Listening to Marya at the Bioneers 2018 Conference in October, I was struck by her simple explanation, yet she was to be one of many presenters who had highly essential things to say at this three-day, intensely informative gathering.
I had first heard of Bioneers from January Nordman, now deceased. January was a Transition member, designer and native-plant landscape artist; she was the driving force behind converting Throop Church’s grounds into a learning garden. Her team planted edibles with signs reminding visitors to “Take what you need and leave some for others.” She also designed a section of Altadena Public Library grounds.
Once, when she asked if I had ever gone to Bioneers and noticed my less than enthusiastic expression when I said I hadn’t, she persisted. “You’ll love it,” she said. “There’re all kinds of interesting people talking about stuff we like to do.” So, I promised her I would go — and thought not much more about it. Until a few months ago when my sister invited me to accompany her to this year’s conference.
I Googled to learn more, and among the many notable videos was one of Paul Hawken at a previous Bioneers Conference speaking on the essentials of a book I recently reviewed for Transition Pasadena, “Blessed Unrest.”
So, I found myself, on that first morning at the conference, listening to Doctor Marya’s talk titled Health and Justice: The Path of Liberation through Medicine. In it, she described decolonized medicine and the Mni Wiconi Health Clinic at Standing Rock which focuses on native medicines and techniques. The clinic is a beginning. In time, not only Lakota/Dakota people will be served by practiced generational healing, but all plains people, free of charge.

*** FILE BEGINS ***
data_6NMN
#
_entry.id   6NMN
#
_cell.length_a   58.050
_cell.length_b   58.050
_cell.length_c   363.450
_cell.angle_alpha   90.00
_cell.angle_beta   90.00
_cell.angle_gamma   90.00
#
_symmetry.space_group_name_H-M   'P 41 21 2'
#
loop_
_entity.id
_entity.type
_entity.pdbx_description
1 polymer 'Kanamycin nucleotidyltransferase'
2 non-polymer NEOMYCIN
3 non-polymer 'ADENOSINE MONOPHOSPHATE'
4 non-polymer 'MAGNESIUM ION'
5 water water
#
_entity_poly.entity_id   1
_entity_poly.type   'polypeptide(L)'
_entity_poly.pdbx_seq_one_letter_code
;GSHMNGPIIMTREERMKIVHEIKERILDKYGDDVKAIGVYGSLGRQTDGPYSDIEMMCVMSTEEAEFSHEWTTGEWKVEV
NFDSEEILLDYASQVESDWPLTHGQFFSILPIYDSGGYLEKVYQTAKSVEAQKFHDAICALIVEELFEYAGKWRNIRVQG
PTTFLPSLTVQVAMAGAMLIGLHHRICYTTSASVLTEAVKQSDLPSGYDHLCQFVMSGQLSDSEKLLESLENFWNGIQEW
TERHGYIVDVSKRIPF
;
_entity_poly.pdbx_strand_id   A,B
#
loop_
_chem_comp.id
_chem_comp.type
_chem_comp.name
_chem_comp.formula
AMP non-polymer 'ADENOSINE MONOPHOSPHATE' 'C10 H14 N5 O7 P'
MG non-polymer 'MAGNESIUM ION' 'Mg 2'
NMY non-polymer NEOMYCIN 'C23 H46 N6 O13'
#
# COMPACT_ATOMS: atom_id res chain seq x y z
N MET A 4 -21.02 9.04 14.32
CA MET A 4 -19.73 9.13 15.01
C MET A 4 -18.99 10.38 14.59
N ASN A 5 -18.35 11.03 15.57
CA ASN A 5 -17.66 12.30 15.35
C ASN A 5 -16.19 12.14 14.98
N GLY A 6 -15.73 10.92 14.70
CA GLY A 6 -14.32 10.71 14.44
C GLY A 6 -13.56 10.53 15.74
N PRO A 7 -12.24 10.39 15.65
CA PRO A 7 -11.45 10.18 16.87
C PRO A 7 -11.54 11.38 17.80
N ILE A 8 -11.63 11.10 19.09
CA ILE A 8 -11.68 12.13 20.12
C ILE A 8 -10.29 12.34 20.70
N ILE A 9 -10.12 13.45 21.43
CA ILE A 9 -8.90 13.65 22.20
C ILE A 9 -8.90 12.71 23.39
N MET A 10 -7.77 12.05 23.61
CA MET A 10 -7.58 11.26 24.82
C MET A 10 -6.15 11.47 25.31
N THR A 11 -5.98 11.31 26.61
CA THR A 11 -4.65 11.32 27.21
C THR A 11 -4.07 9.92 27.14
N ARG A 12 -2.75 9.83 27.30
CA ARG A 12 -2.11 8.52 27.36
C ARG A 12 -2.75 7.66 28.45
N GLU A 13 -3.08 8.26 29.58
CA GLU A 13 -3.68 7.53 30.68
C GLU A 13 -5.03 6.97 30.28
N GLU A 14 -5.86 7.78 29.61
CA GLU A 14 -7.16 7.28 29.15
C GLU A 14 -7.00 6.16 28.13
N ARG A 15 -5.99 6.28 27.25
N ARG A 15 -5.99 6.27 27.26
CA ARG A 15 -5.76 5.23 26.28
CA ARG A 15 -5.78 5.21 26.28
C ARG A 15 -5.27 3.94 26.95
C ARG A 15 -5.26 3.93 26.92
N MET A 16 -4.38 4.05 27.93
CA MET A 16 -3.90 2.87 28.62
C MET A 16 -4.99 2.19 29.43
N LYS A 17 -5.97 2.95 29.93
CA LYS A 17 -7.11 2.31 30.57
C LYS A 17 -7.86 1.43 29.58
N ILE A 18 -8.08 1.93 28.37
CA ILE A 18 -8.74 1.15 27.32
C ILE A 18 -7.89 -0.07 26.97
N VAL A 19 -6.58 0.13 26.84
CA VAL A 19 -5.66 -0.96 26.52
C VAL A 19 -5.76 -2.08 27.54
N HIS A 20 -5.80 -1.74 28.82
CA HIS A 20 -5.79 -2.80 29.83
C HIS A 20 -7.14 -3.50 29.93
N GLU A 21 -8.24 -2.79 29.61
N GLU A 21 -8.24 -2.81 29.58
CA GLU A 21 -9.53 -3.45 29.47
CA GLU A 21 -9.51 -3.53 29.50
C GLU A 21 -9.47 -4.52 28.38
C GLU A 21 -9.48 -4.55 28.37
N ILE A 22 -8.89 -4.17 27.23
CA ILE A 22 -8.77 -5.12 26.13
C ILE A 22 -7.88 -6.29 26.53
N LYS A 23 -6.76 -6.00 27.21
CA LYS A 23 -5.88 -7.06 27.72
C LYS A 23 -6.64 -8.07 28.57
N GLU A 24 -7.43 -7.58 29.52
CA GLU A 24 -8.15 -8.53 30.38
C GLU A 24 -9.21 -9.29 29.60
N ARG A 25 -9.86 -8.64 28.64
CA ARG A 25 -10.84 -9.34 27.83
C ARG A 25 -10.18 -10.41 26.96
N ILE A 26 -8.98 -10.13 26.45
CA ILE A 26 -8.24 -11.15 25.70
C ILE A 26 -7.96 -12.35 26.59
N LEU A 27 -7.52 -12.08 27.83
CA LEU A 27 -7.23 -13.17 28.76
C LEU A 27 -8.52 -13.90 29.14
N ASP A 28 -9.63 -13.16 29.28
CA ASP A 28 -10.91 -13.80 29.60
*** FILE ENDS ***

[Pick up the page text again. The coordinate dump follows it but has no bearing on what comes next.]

Indigenous groups and demonstrations were everywhere on the conference grounds: A large tent at one end, called the Indigenous Forum, was devoted exclusively to First People concerns.
There I heard an informal question and answer session by two groups working together in Ecuador. The Ceibo Alliance, consisting of major tribes in the northern Amazon, had presented earlier that morning, together with an American non-profit, Amazon Frontlines, who live collectively with tribal leaders and assist the Ceibo Alliance. In deciding a case that had been argued for two years, the Ecuadorean courts denied 52 gold-mining operations that would have added to the despoiling of the Alliance’s environment.
Near the Indigenous Forum, a group of native tribes from the southern Philippines and living in the Bay Area had decided to re-kindle an old tradition and build a bangka. The hand-carved and immaculately painted out-rigger canoe expressed the group’s reward after many weeks of labor — for both carvers and cooks — and at the end of each day, the different tribal members would sit down to eat, get to know each other, and celebrate their community.
The Bioneers Conference, which has grown into an instrumental expression of the global movement described in Hawken’s “Blessed Unrest," inspired me. By giving voice to the historically unheard — First Peoples, women, minorities and youth — the message and the messenger are one... and powerful. I came away energized to be more involved with the teams telling the stories and doing the work we urgently need.
Thank you, January. A deep bow and respectful gassho to you, old friend.
To learn more about the Bioneers conference visit their website (https://bioneers.org/) or watch this video: https://youtu.be/PTjHFrcc1RA